Silvan Mifsud is director of Advisory at EMCS Tax & Advisory and also a council member of The Malta Chamber
There are two elements I keep a close eye on, which could give some indication of the likely level of economic growth and the type of economic cycle we could be entering. These are the growth level in government revenue and the registered confidence shown in the economy.
The latest figures in government revenue for the period Jan to July show that revenue has increased by 13.8% over the same period in 2022. In Jan-July 2022 the growth in government revenue was of 14.7% over the same period in 2021. Let us skip the comparison between Jan-July 2021 to the same period in 2020 and the same for the comparison of Jan-July 2020 to the same period in 2019, due to the effect of the pandemic. However, if we were to compare the growth in government revenue Jan-July 2019 to the same period in 2018, the growth was of 16.8%. This indicates that growth in government revenue is decelerating, falling below its long-run average.
With regards confidence, the latest economic update, issued by the Central Bank of Malta, gives some very interesting insights. In July, the European Commission’s Economic Sentiment Indicator (ESI) for Malta reached 109.0, from 100.8 in June. It was therefore above its long-term average of around 100.0, estimated since November 2002. This was due to a strong increase in sentiment in the retail sector and in industry. However, sentiment fell across the remaining sectors. The sharpest decline was recorded in the construction sector, where sentiment turned negative.
In July, sentiment in the retail sector indicator increased to 23.4, from -16.6 in June. The latest rise in sentiment was largely driven by a strong amelioration in retailers’ expectations of business activity over the next three months and by their assessment of sales in recent months. On the other hand, confidence in industry in July reached 10.6 from -20.0 in the previous month. Production expectations for the months ahead turned strongly positive, compared with a month earlier.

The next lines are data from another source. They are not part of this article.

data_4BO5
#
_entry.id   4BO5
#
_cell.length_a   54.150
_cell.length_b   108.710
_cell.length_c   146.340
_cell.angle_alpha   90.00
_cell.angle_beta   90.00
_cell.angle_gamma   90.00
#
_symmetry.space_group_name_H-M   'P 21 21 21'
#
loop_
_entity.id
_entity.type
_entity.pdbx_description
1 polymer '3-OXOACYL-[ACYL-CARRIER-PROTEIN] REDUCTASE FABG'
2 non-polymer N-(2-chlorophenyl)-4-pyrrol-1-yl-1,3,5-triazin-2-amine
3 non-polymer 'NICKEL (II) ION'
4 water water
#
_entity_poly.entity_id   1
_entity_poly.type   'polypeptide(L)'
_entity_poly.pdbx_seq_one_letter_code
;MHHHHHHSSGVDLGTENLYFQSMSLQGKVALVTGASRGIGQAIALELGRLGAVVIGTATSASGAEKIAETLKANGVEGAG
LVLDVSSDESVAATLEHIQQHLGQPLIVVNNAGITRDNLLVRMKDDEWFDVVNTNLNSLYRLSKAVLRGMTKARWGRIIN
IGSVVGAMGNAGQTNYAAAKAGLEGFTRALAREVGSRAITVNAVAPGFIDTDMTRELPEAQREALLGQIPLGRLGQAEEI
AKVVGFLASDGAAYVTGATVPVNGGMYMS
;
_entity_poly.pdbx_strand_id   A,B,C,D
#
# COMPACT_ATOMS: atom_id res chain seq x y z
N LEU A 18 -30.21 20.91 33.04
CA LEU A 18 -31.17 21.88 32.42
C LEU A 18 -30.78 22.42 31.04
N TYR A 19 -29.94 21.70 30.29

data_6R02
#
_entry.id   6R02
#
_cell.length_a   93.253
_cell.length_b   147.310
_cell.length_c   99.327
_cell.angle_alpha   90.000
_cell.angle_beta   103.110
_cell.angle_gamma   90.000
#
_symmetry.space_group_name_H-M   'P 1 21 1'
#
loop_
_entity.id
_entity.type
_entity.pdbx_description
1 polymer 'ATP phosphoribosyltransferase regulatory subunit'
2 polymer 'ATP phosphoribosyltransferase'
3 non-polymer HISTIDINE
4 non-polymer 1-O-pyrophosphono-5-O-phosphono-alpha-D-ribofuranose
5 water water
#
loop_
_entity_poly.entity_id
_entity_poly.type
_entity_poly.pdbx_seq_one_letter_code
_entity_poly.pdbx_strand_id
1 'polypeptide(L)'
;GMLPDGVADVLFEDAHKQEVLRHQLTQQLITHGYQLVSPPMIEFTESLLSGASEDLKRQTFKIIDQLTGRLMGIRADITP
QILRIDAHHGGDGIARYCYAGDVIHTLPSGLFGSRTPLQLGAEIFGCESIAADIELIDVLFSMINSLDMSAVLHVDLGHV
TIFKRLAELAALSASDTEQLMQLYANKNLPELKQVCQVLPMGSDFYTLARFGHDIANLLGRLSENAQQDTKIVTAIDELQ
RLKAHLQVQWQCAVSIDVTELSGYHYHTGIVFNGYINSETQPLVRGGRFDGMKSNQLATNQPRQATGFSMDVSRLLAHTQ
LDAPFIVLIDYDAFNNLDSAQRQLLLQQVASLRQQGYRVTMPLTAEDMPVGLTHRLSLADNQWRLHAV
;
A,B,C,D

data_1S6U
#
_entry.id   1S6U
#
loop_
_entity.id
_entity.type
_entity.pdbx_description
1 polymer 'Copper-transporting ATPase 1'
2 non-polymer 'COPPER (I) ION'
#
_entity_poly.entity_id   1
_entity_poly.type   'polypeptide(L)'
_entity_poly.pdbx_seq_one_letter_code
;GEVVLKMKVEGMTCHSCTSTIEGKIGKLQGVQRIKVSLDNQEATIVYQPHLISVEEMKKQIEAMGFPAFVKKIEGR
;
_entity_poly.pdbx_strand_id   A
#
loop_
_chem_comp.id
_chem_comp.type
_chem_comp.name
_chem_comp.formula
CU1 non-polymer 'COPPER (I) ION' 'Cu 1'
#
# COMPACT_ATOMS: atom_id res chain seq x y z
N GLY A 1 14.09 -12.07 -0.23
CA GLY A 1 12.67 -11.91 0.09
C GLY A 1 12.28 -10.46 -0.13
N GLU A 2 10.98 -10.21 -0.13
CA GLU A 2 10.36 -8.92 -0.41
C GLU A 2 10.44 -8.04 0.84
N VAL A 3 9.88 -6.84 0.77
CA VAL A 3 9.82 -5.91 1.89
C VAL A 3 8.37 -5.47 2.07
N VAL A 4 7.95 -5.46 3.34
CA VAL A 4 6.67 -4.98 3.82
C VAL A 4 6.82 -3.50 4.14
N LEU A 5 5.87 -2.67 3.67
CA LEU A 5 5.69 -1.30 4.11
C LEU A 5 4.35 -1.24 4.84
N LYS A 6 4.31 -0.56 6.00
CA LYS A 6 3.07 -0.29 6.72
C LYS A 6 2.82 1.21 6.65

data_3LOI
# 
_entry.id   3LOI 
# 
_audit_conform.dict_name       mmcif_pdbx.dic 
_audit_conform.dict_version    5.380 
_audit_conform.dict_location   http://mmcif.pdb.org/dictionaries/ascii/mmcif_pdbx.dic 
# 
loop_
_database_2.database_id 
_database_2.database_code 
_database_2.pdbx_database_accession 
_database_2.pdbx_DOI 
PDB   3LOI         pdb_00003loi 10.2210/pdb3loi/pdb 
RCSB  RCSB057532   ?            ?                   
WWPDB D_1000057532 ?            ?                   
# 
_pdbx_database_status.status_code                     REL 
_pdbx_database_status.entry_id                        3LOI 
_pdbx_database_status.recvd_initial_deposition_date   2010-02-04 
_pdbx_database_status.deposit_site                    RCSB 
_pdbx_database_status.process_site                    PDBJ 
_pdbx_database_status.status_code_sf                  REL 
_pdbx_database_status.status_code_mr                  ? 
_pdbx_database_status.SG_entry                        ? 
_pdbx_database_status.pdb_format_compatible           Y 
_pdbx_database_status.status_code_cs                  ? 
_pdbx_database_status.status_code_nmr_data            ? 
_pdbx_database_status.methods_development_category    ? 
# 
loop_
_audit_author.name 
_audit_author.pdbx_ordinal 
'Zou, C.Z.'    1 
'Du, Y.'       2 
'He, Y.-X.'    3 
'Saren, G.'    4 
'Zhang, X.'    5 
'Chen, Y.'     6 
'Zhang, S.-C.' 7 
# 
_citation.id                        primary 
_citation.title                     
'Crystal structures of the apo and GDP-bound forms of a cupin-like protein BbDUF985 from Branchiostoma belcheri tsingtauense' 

On the other hand, the consumer confidence indicator worsened further in July to -11.8, from -10.4 in June, standing below its long-term average. The fall in consumer sentiment was largely driven by a more negative outlook of the general economic situation and the financial situation over the next 12 months. At the same time, expectations of major purchases over the next 12 months stood less positive. The sentiment indicator for the services sector stood at 29.3 in July, below the 40.1 recorded a month earlier. The latest decrease was driven by movements in firms’ assessment of demand over the past three months. Firms’ assessment of the business situation over the past three months and their expectations of demand over the next three months also weakened. The confidence indicator for the construction sector fell below its long-term average as sentiment decreased to -11.7, from 8.4 in June, reflecting a sharp deterioration in respondents’ assessment of order book levels.
As assessed from the GDP analysis last week, it seems that the new economic cycle in the coming months will be based on an increased manufacturing and industry output and less so from internal domestic spending, the services industry and construction.